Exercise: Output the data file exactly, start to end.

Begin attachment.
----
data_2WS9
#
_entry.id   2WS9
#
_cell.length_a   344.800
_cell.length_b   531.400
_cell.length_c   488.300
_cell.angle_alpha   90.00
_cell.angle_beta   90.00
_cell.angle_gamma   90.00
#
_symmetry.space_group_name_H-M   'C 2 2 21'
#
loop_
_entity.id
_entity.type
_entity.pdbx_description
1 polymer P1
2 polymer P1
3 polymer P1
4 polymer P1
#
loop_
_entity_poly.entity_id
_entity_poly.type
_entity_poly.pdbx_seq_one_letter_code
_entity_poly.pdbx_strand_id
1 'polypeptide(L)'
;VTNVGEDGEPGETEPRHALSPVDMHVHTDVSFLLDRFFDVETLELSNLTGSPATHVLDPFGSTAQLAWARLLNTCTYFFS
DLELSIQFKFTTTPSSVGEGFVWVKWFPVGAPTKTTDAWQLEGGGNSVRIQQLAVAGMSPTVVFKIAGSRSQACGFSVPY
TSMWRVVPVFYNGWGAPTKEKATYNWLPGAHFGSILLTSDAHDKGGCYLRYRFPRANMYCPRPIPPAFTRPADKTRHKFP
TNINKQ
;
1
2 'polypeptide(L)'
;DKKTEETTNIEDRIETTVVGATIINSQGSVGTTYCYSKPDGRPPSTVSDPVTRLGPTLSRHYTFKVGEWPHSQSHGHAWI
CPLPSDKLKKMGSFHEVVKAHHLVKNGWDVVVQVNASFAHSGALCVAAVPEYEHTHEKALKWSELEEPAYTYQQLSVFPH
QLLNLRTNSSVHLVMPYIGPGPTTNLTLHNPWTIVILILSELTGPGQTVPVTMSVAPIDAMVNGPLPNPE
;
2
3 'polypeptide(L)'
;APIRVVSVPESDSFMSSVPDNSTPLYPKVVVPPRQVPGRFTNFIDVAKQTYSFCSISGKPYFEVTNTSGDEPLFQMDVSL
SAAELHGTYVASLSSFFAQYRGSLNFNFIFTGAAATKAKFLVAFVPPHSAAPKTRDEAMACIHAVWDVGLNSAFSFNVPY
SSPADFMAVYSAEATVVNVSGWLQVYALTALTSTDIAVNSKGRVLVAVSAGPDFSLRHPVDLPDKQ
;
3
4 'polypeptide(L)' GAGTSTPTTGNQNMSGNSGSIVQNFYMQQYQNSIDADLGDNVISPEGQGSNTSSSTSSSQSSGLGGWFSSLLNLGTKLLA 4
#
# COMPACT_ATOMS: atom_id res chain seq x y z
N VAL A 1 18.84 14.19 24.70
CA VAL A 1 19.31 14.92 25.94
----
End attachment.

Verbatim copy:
data_2WS9
#
_entry.id   2WS9
#
_cell.length_a   344.800
_cell.length_b   531.400
_cell.length_c   488.300
_cell.angle_alpha   90.00
_cell.angle_beta   90.00
_cell.angle_gamma   90.00
#
_symmetry.space_group_name_H-M   'C 2 2 21'
#
loop_
_entity.id
_entity.type
_entity.pdbx_description
1 polymer P1
2 polymer P1
3 polymer P1
4 polymer P1
#
loop_
_entity_poly.entity_id
_entity_poly.type
_entity_poly.pdbx_seq_one_letter_code
_entity_poly.pdbx_strand_id
1 'polypeptide(L)'
;VTNVGEDGEPGETEPRHALSPVDMHVHTDVSFLLDRFFDVETLELSNLTGSPATHVLDPFGSTAQLAWARLLNTCTYFFS
DLELSIQFKFTTTPSSVGEGFVWVKWFPVGAPTKTTDAWQLEGGGNSVRIQQLAVAGMSPTVVFKIAGSRSQACGFSVPY
TSMWRVVPVFYNGWGAPTKEKATYNWLPGAHFGSILLTSDAHDKGGCYLRYRFPRANMYCPRPIPPAFTRPADKTRHKFP
TNINKQ
;
1
2 'polypeptide(L)'
;DKKTEETTNIEDRIETTVVGATIINSQGSVGTTYCYSKPDGRPPSTVSDPVTRLGPTLSRHYTFKVGEWPHSQSHGHAWI
CPLPSDKLKKMGSFHEVVKAHHLVKNGWDVVVQVNASFAHSGALCVAAVPEYEHTHEKALKWSELEEPAYTYQQLSVFPH
QLLNLRTNSSVHLVMPYIGPGPTTNLTLHNPWTIVILILSELTGPGQTVPVTMSVAPIDAMVNGPLPNPE
;
2
3 'polypeptide(L)'
;APIRVVSVPESDSFMSSVPDNSTPLYPKVVVPPRQVPGRFTNFIDVAKQTYSFCSISGKPYFEVTNTSGDEPLFQMDVSL
SAAELHGTYVASLSSFFAQYRGSLNFNFIFTGAAATKAKFLVAFVPPHSAAPKTRDEAMACIHAVWDVGLNSAFSFNVPY
SSPADFMAVYSAEATVVNVSGWLQVYALTALTSTDIAVNSKGRVLVAVSAGPDFSLRHPVDLPDKQ
;
3
4 'polypeptide(L)' GAGTSTPTTGNQNMSGNSGSIVQNFYMQQYQNSIDADLGDNVISPEGQGSNTSSSTSSSQSSGLGGWFSSLLNLGTKLLA 4
#
# COMPACT_ATOMS: atom_id res chain seq x y z
N VAL A 1 18.84 14.19 24.70
CA VAL A 1 19.31 14.92 25.94